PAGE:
It’s been long-awaited, but the World Cup is finally upon us.
And with it, the sheer determination that takes over once again, as the whole nation gears up to back Gareth Southgate’s 23-man squad.
Could this be the tournament that takes away 52 years of hurt?
With the likes of Harry Kane, Raheem Sterling and Dele Alli, there’s certainly plenty of reasons to think so.
And it’s clear that employees across the country are already wangling ways to watch their heroes in the World Cup.
Our research has found that working football fans have tactics in place to ensure they don’t miss a trick when the games begin – including calling in sick, discreetly streaming matches and keeping an eye on social media.
A staggering one million workers say they’re prepared to tell porkies to their bosses – including ringing up with fake illnesses, costing employers a stonking £99,793,529 in lost hours.
Three million employees aim to keep sneaky tabs on a live stream, racking up costs to their companies of £831,612,398.
Our survey revealed that two thirds of British workers plan to watch the games but don’t even follow football regularly.
Last December’s draw put England in Group G with Belgium, Tunisia and Panama, with the first games currently scheduled at times which will be more pleasing for office workers nationwide.
But work is set to be a grumbling block for footy fanatics with many wanting to watch every game and it’s those in the 35-44 years bracket and/or earning over £40,000 who are most likely to follow the competition.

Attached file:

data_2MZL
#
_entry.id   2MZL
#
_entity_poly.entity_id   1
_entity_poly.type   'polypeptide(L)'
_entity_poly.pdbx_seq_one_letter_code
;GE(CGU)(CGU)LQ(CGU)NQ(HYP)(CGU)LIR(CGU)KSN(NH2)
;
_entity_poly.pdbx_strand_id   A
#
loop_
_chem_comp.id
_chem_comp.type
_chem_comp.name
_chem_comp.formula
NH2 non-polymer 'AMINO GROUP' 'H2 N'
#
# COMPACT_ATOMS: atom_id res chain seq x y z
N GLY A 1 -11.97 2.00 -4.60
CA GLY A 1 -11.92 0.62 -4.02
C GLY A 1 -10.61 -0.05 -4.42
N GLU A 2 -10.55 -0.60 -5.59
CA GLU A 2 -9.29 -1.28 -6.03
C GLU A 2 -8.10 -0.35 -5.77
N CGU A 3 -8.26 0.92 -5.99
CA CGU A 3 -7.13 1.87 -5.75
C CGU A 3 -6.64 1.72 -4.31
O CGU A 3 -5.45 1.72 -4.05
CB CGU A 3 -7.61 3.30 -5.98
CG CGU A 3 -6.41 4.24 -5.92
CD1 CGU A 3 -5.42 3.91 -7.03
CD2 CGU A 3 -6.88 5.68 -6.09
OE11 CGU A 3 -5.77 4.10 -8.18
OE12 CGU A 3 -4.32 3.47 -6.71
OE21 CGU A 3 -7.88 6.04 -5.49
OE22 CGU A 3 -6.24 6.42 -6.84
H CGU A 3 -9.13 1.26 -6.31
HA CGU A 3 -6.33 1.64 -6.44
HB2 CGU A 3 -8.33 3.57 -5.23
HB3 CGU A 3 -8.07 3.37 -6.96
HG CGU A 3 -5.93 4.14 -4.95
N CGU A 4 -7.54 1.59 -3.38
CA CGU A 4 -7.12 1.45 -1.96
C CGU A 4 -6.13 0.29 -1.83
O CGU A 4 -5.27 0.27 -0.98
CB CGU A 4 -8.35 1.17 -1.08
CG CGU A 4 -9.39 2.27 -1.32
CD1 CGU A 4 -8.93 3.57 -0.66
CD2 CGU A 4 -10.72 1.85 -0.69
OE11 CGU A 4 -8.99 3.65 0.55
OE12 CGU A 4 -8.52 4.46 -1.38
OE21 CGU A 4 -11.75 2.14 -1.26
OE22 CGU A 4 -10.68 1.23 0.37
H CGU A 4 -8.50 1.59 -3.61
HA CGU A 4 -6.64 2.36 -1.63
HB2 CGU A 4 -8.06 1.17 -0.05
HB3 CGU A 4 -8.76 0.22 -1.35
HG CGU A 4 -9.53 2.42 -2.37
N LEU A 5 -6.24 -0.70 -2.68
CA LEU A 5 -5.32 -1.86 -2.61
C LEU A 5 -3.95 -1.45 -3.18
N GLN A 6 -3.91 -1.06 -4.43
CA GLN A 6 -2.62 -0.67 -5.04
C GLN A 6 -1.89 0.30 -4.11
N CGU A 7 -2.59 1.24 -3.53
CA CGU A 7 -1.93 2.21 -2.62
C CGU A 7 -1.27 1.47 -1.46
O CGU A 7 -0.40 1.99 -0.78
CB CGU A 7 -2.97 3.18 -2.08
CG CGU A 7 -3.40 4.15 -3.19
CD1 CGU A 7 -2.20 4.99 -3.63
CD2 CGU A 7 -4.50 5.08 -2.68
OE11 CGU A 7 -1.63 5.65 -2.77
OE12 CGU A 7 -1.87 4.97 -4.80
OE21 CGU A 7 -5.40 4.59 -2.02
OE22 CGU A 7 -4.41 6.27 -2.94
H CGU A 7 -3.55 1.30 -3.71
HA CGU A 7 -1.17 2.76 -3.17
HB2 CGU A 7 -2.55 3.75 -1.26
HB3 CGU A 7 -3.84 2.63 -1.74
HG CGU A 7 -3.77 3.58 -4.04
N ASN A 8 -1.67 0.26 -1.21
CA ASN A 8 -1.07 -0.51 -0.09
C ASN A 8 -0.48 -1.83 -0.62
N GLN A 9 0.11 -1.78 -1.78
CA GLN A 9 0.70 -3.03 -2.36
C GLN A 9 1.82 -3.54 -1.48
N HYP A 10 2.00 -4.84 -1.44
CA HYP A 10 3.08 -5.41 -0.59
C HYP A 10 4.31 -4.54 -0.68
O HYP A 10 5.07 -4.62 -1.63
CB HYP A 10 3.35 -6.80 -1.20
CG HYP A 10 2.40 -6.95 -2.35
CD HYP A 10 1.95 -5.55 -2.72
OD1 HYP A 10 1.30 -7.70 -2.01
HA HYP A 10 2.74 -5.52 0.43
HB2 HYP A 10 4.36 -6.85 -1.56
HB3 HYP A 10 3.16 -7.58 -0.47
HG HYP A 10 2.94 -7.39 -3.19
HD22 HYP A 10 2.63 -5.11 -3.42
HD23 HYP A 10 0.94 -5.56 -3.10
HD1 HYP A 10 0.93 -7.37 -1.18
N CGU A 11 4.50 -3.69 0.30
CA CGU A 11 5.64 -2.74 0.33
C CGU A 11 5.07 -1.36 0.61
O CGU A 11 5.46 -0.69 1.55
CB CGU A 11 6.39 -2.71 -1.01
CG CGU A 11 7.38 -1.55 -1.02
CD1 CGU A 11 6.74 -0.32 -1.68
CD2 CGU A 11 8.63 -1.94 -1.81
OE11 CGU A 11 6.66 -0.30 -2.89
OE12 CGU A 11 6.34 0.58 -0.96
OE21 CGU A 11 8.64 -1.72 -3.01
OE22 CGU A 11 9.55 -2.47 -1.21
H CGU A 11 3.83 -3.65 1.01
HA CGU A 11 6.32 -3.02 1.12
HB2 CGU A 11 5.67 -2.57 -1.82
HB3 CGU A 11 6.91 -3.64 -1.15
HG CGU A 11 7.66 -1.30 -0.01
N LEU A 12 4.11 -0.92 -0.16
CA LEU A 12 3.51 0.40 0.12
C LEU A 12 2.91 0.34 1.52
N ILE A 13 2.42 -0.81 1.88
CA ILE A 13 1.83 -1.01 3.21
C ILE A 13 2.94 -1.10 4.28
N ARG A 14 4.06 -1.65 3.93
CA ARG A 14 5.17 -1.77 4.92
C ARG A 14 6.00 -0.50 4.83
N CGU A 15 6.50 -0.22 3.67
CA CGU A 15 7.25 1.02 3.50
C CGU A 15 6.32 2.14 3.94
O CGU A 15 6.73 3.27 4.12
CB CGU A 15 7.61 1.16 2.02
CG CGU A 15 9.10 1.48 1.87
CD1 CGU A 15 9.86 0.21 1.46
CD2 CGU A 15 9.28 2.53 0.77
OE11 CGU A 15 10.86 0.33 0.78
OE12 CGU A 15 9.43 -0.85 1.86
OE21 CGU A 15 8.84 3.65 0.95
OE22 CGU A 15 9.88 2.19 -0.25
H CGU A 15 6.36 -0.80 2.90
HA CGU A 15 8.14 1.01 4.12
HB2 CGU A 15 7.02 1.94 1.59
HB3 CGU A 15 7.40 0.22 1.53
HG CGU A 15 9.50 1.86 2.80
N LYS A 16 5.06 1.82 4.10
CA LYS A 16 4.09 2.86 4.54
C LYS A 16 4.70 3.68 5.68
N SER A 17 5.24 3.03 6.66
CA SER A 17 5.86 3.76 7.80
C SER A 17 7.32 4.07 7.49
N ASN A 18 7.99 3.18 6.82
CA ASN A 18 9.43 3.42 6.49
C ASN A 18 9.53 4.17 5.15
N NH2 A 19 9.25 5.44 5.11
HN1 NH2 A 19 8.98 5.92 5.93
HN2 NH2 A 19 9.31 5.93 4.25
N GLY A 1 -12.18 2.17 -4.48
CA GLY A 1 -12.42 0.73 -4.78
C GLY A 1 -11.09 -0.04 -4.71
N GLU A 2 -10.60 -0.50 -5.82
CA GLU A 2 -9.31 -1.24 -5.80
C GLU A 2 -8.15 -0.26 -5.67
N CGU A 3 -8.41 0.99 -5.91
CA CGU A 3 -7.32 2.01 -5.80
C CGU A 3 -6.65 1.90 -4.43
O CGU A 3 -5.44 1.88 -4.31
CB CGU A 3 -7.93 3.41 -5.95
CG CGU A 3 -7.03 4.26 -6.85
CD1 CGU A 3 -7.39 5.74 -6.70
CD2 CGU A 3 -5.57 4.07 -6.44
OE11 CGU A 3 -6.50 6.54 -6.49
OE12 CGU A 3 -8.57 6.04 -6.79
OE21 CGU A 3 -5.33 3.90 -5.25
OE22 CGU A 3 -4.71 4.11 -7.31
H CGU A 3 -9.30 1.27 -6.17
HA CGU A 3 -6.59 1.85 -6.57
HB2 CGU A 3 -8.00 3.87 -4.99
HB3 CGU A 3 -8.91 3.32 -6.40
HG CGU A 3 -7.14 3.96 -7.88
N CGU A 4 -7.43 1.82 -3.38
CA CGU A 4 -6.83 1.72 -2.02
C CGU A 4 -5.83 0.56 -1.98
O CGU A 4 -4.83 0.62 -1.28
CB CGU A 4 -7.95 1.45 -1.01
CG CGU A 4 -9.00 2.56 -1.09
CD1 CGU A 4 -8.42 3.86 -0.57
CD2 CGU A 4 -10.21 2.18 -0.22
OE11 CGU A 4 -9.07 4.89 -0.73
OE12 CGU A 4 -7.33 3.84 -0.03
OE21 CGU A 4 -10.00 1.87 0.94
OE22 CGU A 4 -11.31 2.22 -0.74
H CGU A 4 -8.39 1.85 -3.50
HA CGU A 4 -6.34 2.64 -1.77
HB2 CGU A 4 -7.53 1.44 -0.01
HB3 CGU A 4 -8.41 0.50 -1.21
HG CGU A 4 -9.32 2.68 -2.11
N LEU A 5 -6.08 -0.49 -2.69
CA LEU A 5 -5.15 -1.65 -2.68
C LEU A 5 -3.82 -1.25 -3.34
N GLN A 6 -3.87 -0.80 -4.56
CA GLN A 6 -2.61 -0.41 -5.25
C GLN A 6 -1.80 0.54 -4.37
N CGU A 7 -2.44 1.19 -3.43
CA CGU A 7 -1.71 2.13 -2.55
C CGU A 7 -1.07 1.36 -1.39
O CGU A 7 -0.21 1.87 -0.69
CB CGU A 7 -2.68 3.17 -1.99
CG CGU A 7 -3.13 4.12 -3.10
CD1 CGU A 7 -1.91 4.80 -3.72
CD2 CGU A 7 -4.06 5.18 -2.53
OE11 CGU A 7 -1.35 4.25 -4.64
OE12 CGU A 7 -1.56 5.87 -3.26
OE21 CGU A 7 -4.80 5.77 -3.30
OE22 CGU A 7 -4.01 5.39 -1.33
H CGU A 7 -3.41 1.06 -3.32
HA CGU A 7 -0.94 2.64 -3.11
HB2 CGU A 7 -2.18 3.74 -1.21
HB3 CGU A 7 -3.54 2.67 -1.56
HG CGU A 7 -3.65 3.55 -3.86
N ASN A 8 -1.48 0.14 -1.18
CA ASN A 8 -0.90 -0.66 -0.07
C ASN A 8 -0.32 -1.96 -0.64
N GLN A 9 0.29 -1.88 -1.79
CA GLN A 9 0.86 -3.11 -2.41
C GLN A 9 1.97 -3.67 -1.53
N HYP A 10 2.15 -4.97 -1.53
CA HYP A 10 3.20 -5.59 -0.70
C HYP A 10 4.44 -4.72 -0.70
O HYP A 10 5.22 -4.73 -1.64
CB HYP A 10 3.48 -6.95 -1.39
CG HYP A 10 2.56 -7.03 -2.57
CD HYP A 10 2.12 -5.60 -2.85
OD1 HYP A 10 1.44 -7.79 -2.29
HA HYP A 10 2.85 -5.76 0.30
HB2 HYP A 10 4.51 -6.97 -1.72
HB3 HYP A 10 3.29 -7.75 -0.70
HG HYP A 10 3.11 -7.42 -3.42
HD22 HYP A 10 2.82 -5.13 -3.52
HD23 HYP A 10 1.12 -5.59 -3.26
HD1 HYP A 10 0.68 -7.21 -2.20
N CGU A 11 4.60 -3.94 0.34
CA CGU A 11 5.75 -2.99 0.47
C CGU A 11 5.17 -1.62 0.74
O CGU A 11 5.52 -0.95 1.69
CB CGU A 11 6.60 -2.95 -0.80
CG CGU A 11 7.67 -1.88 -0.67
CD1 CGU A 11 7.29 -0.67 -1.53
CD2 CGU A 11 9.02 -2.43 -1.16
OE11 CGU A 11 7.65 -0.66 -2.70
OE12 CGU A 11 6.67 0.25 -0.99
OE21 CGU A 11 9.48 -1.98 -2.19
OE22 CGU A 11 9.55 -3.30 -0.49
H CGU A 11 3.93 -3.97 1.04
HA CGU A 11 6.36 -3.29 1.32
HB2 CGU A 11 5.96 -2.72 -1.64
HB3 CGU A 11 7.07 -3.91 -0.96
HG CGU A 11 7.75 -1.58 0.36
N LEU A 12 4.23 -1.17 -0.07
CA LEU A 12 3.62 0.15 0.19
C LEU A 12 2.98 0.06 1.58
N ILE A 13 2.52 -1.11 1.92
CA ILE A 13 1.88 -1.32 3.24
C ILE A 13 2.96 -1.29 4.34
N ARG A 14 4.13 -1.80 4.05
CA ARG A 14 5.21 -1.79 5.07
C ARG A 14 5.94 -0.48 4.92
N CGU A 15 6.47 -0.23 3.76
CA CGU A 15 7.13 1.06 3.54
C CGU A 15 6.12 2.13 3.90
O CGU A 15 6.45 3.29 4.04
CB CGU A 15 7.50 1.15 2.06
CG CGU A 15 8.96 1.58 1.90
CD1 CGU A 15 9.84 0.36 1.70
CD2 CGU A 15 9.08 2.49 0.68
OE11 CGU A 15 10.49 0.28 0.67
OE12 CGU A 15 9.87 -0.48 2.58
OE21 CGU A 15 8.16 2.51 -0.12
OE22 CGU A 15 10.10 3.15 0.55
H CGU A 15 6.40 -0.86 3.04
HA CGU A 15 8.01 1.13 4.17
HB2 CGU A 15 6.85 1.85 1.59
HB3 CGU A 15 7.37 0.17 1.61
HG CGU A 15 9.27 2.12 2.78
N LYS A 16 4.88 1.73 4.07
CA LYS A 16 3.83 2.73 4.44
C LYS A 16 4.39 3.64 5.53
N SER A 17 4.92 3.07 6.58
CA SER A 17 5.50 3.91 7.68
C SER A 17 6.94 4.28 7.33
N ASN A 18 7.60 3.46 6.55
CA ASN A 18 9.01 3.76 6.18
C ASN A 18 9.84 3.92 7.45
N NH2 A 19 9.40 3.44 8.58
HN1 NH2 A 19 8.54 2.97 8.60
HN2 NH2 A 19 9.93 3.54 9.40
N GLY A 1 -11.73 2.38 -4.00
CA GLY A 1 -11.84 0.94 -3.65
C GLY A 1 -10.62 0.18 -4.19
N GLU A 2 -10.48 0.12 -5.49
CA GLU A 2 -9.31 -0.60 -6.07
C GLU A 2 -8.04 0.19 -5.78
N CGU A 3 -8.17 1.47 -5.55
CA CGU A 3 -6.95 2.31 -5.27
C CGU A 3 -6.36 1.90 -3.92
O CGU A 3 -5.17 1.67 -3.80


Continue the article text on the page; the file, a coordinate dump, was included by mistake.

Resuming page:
Our poll showed that some staff bagged dates off work the moment that fixtures were announced, with others frantically trying to swap shifts.
Only a third of managers have agreed to screen matches that fall during working hours but those less daring (19%) aim to take strategically-timed lunch breaks to allow them to catch a glimpse of the action.
And when it comes to who they’re following, there’s certainly some love for our home nation.
England came out most popular team to follow, despite a fifth of those polled claiming they wouldn’t be cheering for The Three Lions.
Our research showed that 39% men favour watching Brazil, while it’s Germany (22%) holding the attention of British women.
The next most popular teams are Spain (26%) and France (23%).
But for some, looking after children (14%) and complaining partners (11%) get in the way of TV time.
Its northerners set to be most distracted, with three quarters of North West workers keeping track of the competition, while a third of those in Yorkshire plan to watch every single match, regardless of the time they’re shown.
With three quarters (72%) of the nation’s workers set to watch the final, there’s no doubt that the World Cup will dominate the water cooler talk across offices this summer but it’s important to make sure the impact on productivity is minimised.
Being too strict with staff could make them more likely to commit the workplace offences our research uncovered.
Instead, bosses should look to compromise with their workers, perhaps by setting up a TV in the break room for staff to watch on their lunch or better still, agreeing to host a World Cup after-work party!